Last week, I participated in a New York Times forum on school discipline and charter schools. I made what I thought was the obvious, common-sense—almost banal—case that:
We need to prioritize the needs of the vast majority of children — the ones who come to school wanting to learn. Yet the needs of these students are often overlooked in today’s debates, as some advocates focus narrowly on the consequences for disruptive kids. To be sure, we should worry about the “school to prison pipeline,” and shouldn’t suspend or expel students any more frequently than necessary. But we also shouldn’t allow disruptive students to hold their classrooms hostage. That’s true for all public schools, charter or otherwise.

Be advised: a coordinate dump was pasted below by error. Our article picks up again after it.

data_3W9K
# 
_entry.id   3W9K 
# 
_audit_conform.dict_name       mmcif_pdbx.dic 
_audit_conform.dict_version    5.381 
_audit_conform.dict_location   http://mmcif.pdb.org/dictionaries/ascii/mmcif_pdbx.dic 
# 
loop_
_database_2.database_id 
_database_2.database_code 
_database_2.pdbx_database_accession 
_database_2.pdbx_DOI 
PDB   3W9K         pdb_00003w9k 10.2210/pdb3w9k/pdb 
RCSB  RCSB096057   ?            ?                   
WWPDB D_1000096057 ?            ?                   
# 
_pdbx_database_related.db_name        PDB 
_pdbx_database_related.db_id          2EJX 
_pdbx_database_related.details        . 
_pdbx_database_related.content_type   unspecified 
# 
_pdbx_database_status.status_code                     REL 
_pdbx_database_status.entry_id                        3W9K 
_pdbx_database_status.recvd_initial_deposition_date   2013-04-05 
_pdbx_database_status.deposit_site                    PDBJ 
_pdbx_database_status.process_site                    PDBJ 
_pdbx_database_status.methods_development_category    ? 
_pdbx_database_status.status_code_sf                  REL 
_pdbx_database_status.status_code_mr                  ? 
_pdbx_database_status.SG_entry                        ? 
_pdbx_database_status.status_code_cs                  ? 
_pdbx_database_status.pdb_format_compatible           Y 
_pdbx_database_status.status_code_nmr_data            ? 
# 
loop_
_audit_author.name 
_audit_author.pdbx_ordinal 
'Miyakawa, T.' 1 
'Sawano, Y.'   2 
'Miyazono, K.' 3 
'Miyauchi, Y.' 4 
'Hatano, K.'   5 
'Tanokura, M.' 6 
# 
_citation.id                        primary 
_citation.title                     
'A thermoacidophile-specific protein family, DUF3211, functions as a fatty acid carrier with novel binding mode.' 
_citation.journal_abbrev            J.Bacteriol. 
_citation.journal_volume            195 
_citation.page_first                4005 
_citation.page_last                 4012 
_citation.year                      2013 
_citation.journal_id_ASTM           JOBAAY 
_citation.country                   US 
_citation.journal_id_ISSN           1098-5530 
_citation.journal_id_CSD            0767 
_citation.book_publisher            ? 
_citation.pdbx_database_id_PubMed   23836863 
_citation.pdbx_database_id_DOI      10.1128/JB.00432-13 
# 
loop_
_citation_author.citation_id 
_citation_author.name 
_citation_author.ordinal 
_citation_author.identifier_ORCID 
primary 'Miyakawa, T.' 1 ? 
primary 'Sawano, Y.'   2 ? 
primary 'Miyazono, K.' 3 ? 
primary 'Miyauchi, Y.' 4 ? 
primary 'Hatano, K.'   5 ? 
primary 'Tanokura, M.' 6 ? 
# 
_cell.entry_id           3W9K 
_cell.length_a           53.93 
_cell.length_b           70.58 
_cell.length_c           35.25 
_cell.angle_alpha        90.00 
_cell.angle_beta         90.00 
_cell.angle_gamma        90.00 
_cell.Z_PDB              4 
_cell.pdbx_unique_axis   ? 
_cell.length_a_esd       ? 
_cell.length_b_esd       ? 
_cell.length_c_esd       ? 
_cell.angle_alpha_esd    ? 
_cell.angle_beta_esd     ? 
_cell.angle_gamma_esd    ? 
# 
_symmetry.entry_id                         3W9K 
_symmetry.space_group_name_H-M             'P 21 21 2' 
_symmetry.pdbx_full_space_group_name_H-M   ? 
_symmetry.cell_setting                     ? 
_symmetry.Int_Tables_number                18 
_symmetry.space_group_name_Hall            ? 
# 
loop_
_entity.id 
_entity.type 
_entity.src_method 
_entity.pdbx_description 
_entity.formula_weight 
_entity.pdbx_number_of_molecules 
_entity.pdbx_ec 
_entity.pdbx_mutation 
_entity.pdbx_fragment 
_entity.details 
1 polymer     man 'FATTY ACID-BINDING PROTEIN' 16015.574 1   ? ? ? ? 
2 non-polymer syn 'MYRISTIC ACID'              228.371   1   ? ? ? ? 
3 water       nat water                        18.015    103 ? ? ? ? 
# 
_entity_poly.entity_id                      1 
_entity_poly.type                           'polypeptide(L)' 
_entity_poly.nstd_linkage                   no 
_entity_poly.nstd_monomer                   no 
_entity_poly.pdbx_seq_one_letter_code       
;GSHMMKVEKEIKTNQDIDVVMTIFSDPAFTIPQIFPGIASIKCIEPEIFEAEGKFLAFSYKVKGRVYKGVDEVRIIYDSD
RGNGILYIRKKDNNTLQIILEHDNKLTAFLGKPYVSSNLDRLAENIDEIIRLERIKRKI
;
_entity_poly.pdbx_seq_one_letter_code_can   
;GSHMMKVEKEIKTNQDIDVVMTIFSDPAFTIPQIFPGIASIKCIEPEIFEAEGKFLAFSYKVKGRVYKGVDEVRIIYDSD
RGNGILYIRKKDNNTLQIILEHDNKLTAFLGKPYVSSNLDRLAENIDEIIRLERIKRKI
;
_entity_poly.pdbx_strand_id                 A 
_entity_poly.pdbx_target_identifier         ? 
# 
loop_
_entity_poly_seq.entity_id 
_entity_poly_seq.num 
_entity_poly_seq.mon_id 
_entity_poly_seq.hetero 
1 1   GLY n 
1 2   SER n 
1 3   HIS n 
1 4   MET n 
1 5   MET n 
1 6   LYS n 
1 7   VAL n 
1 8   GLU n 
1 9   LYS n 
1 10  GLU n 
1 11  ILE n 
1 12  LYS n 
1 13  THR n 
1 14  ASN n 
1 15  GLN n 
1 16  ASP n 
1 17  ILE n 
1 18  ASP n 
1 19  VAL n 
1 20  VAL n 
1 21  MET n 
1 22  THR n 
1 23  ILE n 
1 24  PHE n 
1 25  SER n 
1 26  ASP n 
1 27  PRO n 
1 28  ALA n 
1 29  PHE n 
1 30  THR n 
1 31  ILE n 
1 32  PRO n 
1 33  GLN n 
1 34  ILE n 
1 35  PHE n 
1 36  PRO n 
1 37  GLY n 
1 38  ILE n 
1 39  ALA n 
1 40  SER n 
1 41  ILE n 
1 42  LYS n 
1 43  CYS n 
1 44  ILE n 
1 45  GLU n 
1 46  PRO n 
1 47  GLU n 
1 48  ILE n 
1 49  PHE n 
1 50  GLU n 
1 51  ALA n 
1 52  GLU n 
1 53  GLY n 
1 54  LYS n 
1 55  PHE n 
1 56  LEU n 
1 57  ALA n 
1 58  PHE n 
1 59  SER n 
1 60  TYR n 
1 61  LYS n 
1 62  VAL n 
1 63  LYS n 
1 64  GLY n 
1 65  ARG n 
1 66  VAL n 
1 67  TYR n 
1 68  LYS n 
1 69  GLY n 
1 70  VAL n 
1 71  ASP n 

So I was surprised by the vehement reaction on social media and in the blogosphere by some folks on the left.
But, upon reflection, this angry pushback is understandable, because I was challenging the very thing that makes a liberal a liberal: an unwavering commitment to equality, universality and, if not identical treatment of everyone, then particularly supportive handling of those who face extraordinary challenges—for surely those challenges are not of their own making. Kids who misbehave in school are, in this view, victims, not perpetrators.
To be clear, that commitment to equality is worthy of respect. We all know the ugly history of civilizations around the world...